Mayne-Nicholls, though, only carried the votes of six of Chile's First Division clubs. Segovia won the other 12, including the Santiago big three of Colo Colo, Universidad de Chile and Universidad Catolica. The election was, and continues to be controversial, with conspiracy theories flying around and claims that Segovia might be prevented from taking office on complicated legal grounds.

Mayne-Nicholls, though, has made it clear that he will not be coming back. One of the major complaints about him was the grumble that he prioritised the national team and his Fifa work over the domestic championship. He recently served as the chairman of the Fifa inspection committee which visited the countries bidding to stage the World Cups of 2018 and 2022.
Polished and articulate, he cut an impressive figure. But he has been cast out by an internal revolt at the very moment when his international prestige was at its highest. As a result, the national team is parting company with one of the world's most respected and interesting coaches. Chile's new regime will have to come up with something special to make up for the loss of Marcelo Bielsa.

Comments on the piece in the space below. Questions on South American football to, and I'll pick out a couple for next week.

From last week's postbag:

Q) I really enjoyed watching Alexis Sanchez playing at the World Cup, and as a Manchester United supporter would love for Sir Alex Ferguson to sign him... Do you think he could make it in the Premier League?
Natalie Cass

A) I'm half surprised they haven't taken him already. He's not yet 22, but it's been obvious for four years that he is a top talent, who would fit in with United's tradition of wing play. His coach at Udinese says that he still has some maturing to do, so perhaps he would have to toughen up a bit to do well in England - and he would also need to stay on his feet more. But for what it's worth, my opinion is that he's something special and could adapt to the Premier League.

Q) Where do you think the best atmosphere is found in South America?
Jaime Begbie

A) It has to be Argentina. Some similarities with pre-Taylor Report, but some differences, too. Much more pure passion than irony, and also the importance of the drum in the songs. It sometimes seems that the game is peripheral - they've gathered for the pleasure of being together and signing those songs - which when you come away from the stadium you can't shake out of your head.


  • Comment number 1.

    I have to agree with you about the atmosphere in Argentina, the noise and constant singing is unbelievable in the big games, akin to the best of English football before the all seater stadiums and regular "sit-down now" announcements on the tannoy. The colour of the occasion is unsurpassed anywhere in the World with the massive banderas all over the stadiums and the ticker tape and balloons when the teams take to the field.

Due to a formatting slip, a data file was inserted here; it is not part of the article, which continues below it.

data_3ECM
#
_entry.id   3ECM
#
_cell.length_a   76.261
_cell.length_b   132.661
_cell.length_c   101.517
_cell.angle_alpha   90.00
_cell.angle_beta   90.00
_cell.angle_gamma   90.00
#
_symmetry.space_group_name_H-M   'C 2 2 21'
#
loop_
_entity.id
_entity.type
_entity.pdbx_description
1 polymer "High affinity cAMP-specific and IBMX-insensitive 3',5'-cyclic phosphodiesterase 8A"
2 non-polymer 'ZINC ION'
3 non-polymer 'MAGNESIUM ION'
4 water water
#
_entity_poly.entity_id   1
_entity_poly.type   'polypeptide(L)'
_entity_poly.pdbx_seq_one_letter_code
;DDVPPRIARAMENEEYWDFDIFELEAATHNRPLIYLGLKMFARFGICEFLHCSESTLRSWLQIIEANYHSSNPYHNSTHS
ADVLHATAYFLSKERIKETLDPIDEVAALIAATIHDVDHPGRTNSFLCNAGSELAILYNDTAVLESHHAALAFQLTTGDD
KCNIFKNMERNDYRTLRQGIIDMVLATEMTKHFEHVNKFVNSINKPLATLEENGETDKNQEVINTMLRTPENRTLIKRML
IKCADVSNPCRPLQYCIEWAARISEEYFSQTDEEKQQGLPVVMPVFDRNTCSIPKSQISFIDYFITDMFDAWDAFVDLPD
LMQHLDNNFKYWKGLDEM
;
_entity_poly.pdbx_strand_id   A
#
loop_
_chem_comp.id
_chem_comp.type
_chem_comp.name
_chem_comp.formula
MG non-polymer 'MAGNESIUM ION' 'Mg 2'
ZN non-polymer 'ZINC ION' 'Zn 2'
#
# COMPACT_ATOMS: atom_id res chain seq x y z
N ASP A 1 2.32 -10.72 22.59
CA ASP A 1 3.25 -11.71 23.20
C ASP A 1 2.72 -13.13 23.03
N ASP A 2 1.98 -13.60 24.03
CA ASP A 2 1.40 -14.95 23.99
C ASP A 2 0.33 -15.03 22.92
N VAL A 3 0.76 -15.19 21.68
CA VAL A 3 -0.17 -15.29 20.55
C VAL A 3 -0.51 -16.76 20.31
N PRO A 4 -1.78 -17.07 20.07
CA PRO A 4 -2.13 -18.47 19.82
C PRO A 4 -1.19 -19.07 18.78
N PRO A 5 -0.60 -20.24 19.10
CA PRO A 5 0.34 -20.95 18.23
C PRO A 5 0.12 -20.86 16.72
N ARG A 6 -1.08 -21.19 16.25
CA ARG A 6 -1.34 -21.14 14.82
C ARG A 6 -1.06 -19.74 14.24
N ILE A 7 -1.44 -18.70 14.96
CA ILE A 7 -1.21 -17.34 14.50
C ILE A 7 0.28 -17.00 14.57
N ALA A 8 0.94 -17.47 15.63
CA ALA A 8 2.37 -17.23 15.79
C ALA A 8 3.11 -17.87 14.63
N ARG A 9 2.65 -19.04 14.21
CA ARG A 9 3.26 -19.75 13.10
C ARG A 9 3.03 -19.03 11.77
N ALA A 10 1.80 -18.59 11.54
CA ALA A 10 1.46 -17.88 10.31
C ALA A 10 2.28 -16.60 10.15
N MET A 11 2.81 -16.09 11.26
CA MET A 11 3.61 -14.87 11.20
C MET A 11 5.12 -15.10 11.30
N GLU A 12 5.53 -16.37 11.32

This is not having a go at other nations in South America, the big derby games in Brazil, Chile, Colombia, Uruguay and Ecuador are also capable of surpassing almost anything on offer across the rest of World football.

    [Unsuitable/Broken URL removed by Moderator]

  • Comment number 2.

    It is a shame about Bielsa, he did really well with Chile. I wonder what he will get up to next? he surely wont be out of a job for long.

  • Comment number 3.

    excellent article as usual Tim I remember Pinilla and looked at his recent record in Italy and wondered myself why he wasnt included in the world cup squad

  • Comment number 4.

    Hopefully whoever takes over from Bielsa will continue with the basic formation and system that he used, as it was clearly v successful. With a more favourable draw Chile could have made it to the semis in the WC, I believe. They were definitely one of the best teams (and not just one of the best to watch) in the WC.
    The spain-Chile first half was probably the best 45mins of football played in SA

  • Comment number 5.

    Too bad for Chile, they were fantastic in the World Cup with phenomenal work rate, attitude and fitness. They were a real team in the truest sense of the word.

  • Comment number 6.

    A shame. Ultimate failure notwithstanding, Chile's valiant attempt to play both Spain and Brazil off the park was arguably the finest sight on show at the World Cup.

    Still, every cloud has a silver lining, and surely the AFA must now do the obvious and reappoint their former coach? I know that would be rather harsh on Sergio Batista, who's made a more than decent start, but Bielsa's style would be perfectly suited to Argentina's current playing material, and I maintain he represents the country's best chance of lifting the trophy at Maracana in four years time.

  • Comment number 7.

    With Lucas improving do you think he deserves a place in the Brazil squad.

  • Comment number 8.

    Agree with this view. Chile were a breath of fresh air in that WC and very good to watch.

    Pinilla - I remember he came to Hearts for a very brief spell - and if not very brief, then his appearances for the jambos certainly were. Looked a decent player but you never saw that much of him it has to be said and I think to be fair to the player he was a bit injury prone during his times at the club. Hearts were I believe very keen to keep him on a longer contract but I can only guess the injuries put them off.